Prague, 5 December 2003 (RFE/RL) -- At least 40 people were killed and dozens injured today when a blast ripped through a passenger train in Russia's southern Stavropol Krai, not far from the breakaway republic of Chechnya.
Russian authorities say the explosion was caused by a bomb and that a criminal investigation for terrorism and premeditated murder has been opened.
Nikolai Patrushev, the director of the Federal Security Services (FSB), today reported personally to President Vladimir Putin about the investigation. He said preliminary findings show the bombing was carried out by a group of at least four attackers.
"We can already state that this group was made of three women. Two women were in the carriage and jumped off the train just before the explosion. Another woman was obviously charged with directing the blast. She is among the victims and will probably not survive. There was also a man whose identity we have not been able to determine yet. We've found remains of his body [in the wreckage] and discovered hand grenades attached to his legs. This one was probably the suicide bomber," Patrushev said.
Russia's state television quotes security officials as saying the perpetrators of the attack might have boarded the train somewhere between the cities of Kislovodsk and Yessentuki.
Deputy Prosecutor-General Sergei Fridinskii, who was urgently dispatched to the scene, suggested that Chechen guerrillas are behind the attack. "What we have seen and what we have discovered at the site of the incident testifies to a similarity with other terrorist attacks," he said. "Among other things, remnants of explosives we have found indicate the blast could have been triggered by a 'sehit' [a Muslim martyr]."
In a statement released after the explosion, the Foreign Ministry of the separatist government of Chechnya declined any responsibility for the blast and reiterated its condemnation of terrorist attacks against civilians.
The explosion occurred shortly before 8 a.m. while the crammed Kislovodsk-Mineralne Vody commuter train was approaching the town of Yessentuki. The train's second carriage was sliced in two, and a fire broke out in the wreckage.
Most of the victims were killed on the spot. Four people died of their wounds in regional hospitals. Rescuers and investigators were still trying to identify bodies by mid-afternoon. One eyewitness interviewed by RFE/RL's North Caucasus Service said at that hour of the day, the train was usually carrying many college students. "Among passengers were mainly youth, students who were going to school early in the morning," the witness said.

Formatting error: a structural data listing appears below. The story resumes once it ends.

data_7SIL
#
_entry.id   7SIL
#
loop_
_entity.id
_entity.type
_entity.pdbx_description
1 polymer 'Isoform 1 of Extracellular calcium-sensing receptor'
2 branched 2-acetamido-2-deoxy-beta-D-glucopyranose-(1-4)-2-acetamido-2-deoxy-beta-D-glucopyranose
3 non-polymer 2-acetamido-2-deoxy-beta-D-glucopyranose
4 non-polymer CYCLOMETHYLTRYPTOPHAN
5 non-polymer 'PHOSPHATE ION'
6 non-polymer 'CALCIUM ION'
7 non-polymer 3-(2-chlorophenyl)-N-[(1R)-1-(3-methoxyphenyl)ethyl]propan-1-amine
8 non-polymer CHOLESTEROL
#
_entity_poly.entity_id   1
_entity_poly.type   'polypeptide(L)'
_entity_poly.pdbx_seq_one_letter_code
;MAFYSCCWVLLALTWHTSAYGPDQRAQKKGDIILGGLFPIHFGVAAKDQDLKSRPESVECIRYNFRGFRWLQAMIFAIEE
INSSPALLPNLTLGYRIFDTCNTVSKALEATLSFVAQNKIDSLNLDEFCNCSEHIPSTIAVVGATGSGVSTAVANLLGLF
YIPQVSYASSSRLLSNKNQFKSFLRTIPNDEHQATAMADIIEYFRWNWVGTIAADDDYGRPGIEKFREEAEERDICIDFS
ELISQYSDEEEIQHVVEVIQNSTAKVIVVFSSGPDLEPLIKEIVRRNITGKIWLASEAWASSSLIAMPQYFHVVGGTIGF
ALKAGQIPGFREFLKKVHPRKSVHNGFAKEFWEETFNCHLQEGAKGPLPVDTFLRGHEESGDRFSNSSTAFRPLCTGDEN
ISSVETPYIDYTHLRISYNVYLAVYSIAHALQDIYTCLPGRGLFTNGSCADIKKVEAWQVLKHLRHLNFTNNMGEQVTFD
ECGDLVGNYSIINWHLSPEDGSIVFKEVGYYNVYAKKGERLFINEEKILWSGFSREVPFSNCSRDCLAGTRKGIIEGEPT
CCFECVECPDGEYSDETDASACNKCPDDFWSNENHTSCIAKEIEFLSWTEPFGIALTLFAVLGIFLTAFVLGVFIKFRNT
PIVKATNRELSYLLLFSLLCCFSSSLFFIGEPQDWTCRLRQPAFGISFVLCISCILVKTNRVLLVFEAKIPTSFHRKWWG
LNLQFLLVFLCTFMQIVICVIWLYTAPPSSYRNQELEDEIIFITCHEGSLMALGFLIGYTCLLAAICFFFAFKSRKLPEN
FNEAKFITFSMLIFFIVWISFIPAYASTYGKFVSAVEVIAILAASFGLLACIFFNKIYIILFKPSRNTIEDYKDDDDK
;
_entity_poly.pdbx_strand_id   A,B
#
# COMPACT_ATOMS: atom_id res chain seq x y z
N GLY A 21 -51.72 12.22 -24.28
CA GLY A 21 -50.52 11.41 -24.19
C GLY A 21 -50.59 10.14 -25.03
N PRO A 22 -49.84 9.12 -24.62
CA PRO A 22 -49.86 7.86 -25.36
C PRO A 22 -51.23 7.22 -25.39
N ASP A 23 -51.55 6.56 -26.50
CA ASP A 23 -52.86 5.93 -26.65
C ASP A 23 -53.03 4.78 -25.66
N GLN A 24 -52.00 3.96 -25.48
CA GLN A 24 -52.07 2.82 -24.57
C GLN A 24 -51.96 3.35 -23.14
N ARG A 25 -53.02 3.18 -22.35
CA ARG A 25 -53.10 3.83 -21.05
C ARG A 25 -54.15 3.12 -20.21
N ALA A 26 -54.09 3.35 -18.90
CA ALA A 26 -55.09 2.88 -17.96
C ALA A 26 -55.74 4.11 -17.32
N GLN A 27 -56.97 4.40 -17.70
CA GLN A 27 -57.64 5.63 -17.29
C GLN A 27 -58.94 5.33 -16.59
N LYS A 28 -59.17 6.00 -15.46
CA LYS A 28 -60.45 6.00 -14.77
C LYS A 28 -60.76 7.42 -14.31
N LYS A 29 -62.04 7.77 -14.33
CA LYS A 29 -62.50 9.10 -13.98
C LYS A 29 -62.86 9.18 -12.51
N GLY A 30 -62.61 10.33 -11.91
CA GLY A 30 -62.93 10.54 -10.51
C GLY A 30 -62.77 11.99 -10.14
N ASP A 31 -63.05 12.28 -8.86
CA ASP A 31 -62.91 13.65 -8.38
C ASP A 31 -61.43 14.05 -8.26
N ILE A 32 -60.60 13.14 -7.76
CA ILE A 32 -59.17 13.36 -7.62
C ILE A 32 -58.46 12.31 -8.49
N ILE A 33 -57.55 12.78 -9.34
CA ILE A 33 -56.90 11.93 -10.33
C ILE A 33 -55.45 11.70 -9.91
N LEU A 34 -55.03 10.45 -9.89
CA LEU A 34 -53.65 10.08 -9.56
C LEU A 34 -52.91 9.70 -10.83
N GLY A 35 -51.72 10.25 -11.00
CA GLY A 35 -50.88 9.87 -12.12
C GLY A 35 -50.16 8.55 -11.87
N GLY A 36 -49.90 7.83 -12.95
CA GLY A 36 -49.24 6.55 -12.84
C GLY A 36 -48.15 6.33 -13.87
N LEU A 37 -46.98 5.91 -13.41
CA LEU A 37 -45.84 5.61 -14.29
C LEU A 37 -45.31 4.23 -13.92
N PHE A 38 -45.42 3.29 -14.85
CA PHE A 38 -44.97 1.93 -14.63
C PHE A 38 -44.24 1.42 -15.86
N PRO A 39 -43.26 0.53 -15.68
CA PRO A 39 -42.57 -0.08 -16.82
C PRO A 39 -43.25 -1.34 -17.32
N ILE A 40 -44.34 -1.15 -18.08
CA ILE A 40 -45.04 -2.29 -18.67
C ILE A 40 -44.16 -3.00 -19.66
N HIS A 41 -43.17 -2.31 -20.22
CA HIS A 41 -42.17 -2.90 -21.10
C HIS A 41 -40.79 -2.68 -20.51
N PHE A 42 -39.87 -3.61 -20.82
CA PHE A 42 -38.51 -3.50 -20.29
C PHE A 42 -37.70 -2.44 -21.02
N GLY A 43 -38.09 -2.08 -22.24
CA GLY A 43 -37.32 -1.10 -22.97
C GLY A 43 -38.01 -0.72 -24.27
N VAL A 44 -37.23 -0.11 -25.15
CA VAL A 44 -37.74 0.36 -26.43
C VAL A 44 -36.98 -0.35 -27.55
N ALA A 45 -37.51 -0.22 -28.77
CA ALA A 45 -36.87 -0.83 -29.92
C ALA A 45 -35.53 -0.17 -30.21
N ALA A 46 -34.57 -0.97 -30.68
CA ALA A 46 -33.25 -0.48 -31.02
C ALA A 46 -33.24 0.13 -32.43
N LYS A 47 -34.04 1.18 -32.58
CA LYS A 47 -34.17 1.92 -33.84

General Viktor Kazantsev, the presidential envoy to the Southern Federal district, arrived in Yessentuki shortly after the attack with a joint investigation team of the Interior Ministry and the FSB.
Russian news agencies say security measures have been beefed up in Mineralne Vody and other regional spas.
This is the second attack on the Kislovodsk-Mineralne Vody line in recent weeks. In early September, twin blasts tore through a train near Pyatigorsk, killing four passengers and injuring 40 others.
Stavropol Krai lies north of Chechnya, where independence fighters have been battling Russian troops since 1994. A string of bombings blamed on radical Chechen guerrillas has struck the Northern Caucasus region in the past few months -- contradicting Putin's claims that the situation in the restive republic is returning to normal. The Yessentuki blast took place just two days before Russia's parliamentary elections, which are expected to increase Putin's power base.
Yurii Volkov, who runs the campaign staff of the pro-Putin Unified Russia party, told the ITAR-TASS news agency the attack was aimed at disrupting the 7 December election in the Northern Caucasus region. Putin today made a similar statement. "The crime that was committed today is without doubt an attempt at destabilizing the situation in the country on the eve of the parliamentary elections," Putin siad.
In a separate development, Russian security forces today claimed they prevented another bomb attack in Ingushetia, a southern Russian republic neighboring Chechnya.
Russian state television today quotes Interior Ministry and FSB officials as saying two cars filled with explosives and weapons were found overnight in the town of Karabulak. Two women and two men were arrested in connection with the discovery.